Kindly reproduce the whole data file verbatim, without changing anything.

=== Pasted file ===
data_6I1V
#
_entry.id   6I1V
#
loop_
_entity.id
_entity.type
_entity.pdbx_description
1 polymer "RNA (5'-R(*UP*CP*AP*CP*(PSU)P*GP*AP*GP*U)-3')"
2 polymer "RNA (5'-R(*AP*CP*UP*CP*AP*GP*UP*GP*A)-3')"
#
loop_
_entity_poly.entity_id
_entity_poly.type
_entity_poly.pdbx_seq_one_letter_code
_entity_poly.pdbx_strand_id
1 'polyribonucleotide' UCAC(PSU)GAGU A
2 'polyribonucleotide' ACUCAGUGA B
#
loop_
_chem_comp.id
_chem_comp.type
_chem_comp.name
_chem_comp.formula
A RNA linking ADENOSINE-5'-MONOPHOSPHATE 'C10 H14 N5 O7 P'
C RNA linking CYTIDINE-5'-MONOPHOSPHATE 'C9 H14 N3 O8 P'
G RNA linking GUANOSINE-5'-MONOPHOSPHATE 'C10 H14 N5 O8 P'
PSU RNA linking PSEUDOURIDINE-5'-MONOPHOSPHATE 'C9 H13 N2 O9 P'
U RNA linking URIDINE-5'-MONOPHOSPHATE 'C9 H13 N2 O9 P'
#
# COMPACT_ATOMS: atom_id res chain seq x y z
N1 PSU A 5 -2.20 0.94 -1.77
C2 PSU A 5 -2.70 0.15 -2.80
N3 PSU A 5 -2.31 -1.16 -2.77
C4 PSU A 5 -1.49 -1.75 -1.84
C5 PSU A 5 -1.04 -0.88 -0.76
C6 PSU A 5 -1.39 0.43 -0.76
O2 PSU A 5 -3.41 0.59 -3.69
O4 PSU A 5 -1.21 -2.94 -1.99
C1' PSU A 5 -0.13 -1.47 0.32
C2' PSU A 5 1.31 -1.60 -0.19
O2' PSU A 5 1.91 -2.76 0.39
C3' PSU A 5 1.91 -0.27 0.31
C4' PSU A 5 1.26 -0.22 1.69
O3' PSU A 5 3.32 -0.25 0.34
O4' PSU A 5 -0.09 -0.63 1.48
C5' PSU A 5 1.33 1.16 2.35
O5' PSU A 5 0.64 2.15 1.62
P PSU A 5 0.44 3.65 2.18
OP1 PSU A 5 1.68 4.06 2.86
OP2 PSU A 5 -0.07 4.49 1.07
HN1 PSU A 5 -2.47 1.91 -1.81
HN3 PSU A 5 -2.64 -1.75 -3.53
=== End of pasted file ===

data_6I1V
#
_entry.id   6I1V
#
loop_
_entity.id
_entity.type
_entity.pdbx_description
1 polymer "RNA (5'-R(*UP*CP*AP*CP*(PSU)P*GP*AP*GP*U)-3')"
2 polymer "RNA (5'-R(*AP*CP*UP*CP*AP*GP*UP*GP*A)-3')"
#
loop_
_entity_poly.entity_id
_entity_poly.type
_entity_poly.pdbx_seq_one_letter_code
_entity_poly.pdbx_strand_id
1 'polyribonucleotide' UCAC(PSU)GAGU A
2 'polyribonucleotide' ACUCAGUGA B
#
loop_
_chem_comp.id
_chem_comp.type
_chem_comp.name
_chem_comp.formula
A RNA linking ADENOSINE-5'-MONOPHOSPHATE 'C10 H14 N5 O7 P'
C RNA linking CYTIDINE-5'-MONOPHOSPHATE 'C9 H14 N3 O8 P'
G RNA linking GUANOSINE-5'-MONOPHOSPHATE 'C10 H14 N5 O8 P'
PSU RNA linking PSEUDOURIDINE-5'-MONOPHOSPHATE 'C9 H13 N2 O9 P'
U RNA linking URIDINE-5'-MONOPHOSPHATE 'C9 H13 N2 O9 P'
#
# COMPACT_ATOMS: atom_id res chain seq x y z
N1 PSU A 5 -2.20 0.94 -1.77
C2 PSU A 5 -2.70 0.15 -2.80
N3 PSU A 5 -2.31 -1.16 -2.77
C4 PSU A 5 -1.49 -1.75 -1.84
C5 PSU A 5 -1.04 -0.88 -0.76
C6 PSU A 5 -1.39 0.43 -0.76
O2 PSU A 5 -3.41 0.59 -3.69
O4 PSU A 5 -1.21 -2.94 -1.99
C1' PSU A 5 -0.13 -1.47 0.32
C2' PSU A 5 1.31 -1.60 -0.19
O2' PSU A 5 1.91 -2.76 0.39
C3' PSU A 5 1.91 -0.27 0.31
C4' PSU A 5 1.26 -0.22 1.69
O3' PSU A 5 3.32 -0.25 0.34
O4' PSU A 5 -0.09 -0.63 1.48
C5' PSU A 5 1.33 1.16 2.35
O5' PSU A 5 0.64 2.15 1.62
P PSU A 5 0.44 3.65 2.18
OP1 PSU A 5 1.68 4.06 2.86
OP2 PSU A 5 -0.07 4.49 1.07
HN1 PSU A 5 -2.47 1.91 -1.81
HN3 PSU A 5 -2.64 -1.75 -3.53